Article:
Nevertheless, Irvington officials hope to take and re-mortgage at least 500 to 1,000 of the 1,800 homes that have been foreclosed on during the housing crisis. During the worst of the foreclosure epidemic in 2009, Essex County — which includes Newark and Irvington — had the region’s highest concentration of foreclosed homes.
Irvington’s plan would target foreclosures linked to “private-label securities” (PLS), a high-risk class of mortgage-backed securities. Homeowners whose mortgages form the basis of PLS transactions often do not know which companies own or have the power to make decisions about their mortgages.
“These days, mortgages are cut up and sliced up," said Udi Offer, executive director of the ACLU of New Jersey, a supporter of the Irvington plan. "There are so many owners that it’s impossible to get everyone in a room about principal reduction.”
This is why, supporters say, so many cities — including San Francisco, Oakland, Pomona, Sacramento, Newark and New York City — are contemplating an approach to eminent domain that resembles Irvington's. The legal basis of using the doctrine is “crystal clear,” said Anika Singh Lemar, visiting clinical professor at Yale Law School, but “the tougher question is whether it’s a public use. There has to be an inquiry about whether, in a particular neighborhood, amelioration of blight would qualify.” In places like Irvington, Newark and Detroit, residents have seen a correlation between mass foreclosures and crime, drugs and fires.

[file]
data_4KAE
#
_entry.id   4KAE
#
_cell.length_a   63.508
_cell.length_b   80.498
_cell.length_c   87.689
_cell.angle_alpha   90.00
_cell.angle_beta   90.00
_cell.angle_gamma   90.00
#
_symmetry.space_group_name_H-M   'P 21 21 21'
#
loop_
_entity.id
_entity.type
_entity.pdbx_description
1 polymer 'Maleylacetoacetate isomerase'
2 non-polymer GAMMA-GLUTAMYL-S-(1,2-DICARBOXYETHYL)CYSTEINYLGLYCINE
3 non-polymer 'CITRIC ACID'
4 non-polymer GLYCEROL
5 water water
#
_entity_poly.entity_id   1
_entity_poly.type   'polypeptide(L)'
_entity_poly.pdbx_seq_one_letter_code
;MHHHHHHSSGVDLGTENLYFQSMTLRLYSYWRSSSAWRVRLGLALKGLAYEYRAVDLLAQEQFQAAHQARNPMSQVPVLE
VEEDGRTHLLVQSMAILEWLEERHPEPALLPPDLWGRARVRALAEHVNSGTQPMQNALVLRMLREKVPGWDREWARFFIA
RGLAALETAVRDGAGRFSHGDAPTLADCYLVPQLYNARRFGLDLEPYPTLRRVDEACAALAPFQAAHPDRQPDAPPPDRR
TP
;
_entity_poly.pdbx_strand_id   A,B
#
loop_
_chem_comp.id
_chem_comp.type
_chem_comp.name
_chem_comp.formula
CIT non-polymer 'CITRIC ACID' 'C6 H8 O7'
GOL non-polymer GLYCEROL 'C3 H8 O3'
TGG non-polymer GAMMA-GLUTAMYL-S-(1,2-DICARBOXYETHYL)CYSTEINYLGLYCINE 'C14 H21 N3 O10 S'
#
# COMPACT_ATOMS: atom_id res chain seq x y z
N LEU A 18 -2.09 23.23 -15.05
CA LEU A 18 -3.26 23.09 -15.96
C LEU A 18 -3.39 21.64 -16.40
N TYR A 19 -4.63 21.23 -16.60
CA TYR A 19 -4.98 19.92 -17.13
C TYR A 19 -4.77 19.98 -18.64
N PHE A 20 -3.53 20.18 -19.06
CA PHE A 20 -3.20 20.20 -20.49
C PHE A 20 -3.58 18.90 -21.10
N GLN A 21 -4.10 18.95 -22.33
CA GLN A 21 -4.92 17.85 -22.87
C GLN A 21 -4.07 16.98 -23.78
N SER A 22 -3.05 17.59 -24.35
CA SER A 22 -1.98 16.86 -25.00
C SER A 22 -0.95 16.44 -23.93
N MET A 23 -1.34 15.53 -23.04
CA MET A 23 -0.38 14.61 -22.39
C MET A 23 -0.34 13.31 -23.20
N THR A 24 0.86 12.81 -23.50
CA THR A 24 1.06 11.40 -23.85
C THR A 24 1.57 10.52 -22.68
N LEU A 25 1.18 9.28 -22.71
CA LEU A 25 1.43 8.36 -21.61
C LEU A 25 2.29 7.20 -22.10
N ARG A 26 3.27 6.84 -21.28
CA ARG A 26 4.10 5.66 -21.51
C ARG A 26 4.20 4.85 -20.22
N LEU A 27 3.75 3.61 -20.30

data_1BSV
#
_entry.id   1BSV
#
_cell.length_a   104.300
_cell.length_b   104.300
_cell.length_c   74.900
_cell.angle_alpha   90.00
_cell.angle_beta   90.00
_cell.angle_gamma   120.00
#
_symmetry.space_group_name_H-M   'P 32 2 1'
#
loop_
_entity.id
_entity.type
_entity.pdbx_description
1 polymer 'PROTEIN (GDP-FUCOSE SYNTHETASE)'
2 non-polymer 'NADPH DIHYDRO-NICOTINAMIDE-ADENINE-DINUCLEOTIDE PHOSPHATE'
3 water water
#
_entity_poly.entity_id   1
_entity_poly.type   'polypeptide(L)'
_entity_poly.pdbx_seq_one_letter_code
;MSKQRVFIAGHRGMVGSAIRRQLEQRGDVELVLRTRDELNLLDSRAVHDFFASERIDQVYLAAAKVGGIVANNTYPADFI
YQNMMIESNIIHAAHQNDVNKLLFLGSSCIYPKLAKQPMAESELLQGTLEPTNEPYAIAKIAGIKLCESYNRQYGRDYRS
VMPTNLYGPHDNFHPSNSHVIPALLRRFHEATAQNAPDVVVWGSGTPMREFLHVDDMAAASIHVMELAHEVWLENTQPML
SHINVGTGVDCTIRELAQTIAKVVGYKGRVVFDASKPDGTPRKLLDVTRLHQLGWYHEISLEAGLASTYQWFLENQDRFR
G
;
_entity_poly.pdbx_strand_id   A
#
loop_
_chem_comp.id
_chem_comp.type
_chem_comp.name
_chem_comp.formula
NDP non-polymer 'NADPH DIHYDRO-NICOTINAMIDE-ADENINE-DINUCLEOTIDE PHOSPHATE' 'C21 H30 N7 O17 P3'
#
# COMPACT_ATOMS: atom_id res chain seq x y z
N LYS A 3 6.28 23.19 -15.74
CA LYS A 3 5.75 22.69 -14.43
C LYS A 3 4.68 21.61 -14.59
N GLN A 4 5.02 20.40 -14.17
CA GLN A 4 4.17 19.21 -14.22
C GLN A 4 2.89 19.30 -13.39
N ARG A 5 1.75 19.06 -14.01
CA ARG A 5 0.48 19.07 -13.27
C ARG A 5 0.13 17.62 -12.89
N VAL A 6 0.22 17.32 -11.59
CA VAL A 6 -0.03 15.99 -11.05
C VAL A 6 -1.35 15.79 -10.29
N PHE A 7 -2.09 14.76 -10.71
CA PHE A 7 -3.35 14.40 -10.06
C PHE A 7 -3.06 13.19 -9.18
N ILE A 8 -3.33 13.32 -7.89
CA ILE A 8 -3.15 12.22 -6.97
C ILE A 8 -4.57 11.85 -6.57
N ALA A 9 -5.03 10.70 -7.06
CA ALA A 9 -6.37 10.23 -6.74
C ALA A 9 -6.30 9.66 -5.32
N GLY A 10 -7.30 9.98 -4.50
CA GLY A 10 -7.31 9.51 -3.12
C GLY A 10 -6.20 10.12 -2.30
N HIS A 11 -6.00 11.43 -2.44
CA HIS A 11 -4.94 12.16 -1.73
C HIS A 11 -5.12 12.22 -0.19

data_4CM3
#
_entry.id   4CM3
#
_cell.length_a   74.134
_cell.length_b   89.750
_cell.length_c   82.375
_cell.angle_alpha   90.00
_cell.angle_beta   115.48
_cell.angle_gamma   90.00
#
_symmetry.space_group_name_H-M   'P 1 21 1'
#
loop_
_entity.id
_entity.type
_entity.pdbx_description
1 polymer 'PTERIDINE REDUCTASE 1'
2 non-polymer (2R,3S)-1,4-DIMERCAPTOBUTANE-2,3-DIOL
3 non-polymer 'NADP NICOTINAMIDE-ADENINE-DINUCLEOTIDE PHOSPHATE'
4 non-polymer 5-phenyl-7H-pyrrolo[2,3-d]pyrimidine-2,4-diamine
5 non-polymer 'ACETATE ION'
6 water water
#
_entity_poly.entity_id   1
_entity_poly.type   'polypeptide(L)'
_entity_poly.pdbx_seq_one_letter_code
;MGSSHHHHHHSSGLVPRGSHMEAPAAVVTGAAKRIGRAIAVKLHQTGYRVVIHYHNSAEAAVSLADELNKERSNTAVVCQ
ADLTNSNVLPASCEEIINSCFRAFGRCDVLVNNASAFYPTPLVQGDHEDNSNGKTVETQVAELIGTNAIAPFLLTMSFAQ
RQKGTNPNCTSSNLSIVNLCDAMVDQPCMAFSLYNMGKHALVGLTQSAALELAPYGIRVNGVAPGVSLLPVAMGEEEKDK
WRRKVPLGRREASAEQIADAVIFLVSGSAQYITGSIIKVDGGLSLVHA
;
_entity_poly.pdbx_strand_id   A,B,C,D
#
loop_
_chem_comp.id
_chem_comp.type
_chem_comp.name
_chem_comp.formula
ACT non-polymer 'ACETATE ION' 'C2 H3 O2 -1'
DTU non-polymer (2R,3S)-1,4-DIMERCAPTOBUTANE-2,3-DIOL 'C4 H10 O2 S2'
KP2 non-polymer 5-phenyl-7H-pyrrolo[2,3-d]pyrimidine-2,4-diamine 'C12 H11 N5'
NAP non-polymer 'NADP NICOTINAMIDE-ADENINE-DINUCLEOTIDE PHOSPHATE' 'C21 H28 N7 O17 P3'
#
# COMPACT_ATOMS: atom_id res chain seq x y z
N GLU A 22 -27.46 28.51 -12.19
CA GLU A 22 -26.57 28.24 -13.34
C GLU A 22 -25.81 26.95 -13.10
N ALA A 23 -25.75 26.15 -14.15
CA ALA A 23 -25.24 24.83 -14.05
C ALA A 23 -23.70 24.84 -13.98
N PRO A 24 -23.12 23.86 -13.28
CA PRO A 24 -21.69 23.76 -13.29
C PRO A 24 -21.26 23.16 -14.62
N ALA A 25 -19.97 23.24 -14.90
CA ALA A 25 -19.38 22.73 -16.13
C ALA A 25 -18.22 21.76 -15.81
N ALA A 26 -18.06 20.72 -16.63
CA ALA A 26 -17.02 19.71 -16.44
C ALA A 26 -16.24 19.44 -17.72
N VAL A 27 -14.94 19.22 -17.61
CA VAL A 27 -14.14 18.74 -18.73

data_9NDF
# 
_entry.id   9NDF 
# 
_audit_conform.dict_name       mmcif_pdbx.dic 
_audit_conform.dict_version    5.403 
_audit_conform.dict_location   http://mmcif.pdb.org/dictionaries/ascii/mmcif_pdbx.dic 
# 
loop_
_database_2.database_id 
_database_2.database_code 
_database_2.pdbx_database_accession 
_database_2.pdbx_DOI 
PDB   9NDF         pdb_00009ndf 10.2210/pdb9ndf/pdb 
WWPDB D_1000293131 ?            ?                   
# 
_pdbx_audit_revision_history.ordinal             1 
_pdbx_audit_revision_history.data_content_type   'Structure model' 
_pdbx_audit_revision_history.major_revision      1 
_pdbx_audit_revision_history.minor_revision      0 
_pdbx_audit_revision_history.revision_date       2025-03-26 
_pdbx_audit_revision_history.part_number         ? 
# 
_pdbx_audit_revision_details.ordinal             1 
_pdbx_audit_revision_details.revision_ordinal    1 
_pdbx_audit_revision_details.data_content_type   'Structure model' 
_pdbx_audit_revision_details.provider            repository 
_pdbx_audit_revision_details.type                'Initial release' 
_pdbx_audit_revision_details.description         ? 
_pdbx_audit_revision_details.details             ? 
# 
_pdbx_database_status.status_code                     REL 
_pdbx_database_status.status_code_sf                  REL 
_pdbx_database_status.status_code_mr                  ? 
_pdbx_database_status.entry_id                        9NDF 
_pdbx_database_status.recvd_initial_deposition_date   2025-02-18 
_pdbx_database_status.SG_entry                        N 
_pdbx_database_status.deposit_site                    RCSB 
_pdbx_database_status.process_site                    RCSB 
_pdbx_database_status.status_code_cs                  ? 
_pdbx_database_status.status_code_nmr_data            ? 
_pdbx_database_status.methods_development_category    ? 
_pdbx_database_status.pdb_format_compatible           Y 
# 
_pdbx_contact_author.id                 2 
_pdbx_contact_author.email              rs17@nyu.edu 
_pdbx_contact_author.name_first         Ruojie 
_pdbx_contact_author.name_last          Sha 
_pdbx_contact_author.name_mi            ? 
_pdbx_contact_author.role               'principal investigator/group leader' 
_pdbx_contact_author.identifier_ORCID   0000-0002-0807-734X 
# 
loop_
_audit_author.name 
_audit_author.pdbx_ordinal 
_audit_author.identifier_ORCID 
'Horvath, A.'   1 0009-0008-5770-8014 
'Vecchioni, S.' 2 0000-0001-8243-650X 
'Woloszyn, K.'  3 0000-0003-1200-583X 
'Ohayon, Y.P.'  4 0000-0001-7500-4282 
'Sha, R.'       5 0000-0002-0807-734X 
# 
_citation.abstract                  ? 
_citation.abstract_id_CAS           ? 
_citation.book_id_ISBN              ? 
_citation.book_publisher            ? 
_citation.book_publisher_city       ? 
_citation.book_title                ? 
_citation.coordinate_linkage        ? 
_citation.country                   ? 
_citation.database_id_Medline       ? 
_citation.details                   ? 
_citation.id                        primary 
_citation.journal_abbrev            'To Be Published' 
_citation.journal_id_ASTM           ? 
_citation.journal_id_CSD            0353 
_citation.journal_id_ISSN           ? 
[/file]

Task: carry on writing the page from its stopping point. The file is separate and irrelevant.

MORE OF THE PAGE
Questions of reach and efficacy also remain. The eminent domain proposals to date would not cover all foreclosed homes, leaving some needy homeowners without recourse. In Irvington, for example, only about 10 percent of mortgages would be eligible based on the criteria set by potential financing institutions.
“The right way to use these sorts of programs is to buy mortgages in low- and middle-income programs that are at risk of being blighted, but if you have a profit-making motive, you won’t necessarily pick up those loans,” Singh Lemar said. Re-mortgaging via eminent domain, she said, is akin to yet much more complicated than the Rolling Jubilee debt-cancellation project of Occupy Wall Street, which has purchased and “abolished” nearly $15 million of consumer debt.
From credit cards to home loans, banks have targeted low-income people of color for toxic products, according to the non-profit group New Jersey Communities United. In Irvington, whose population is 85 percent African American, consumer issues resonate in racial-justice terms.
“They know we’re poor, and they’re taking advantage of us,” said McQueen, the Irvington resident who lives with her elderly mother. “The neighborhood we live in, nobody gives a damn because it’s black, Spanish, Haitian and Jamaican. They put us in situations where, at the time, it’s presentable, but when we go to talk to them, they aren’t willing to help.”
In a few weeks’ time — should Irvington find the right financial partners and escape a federal lawsuit — McQueen may get some help from her township instead.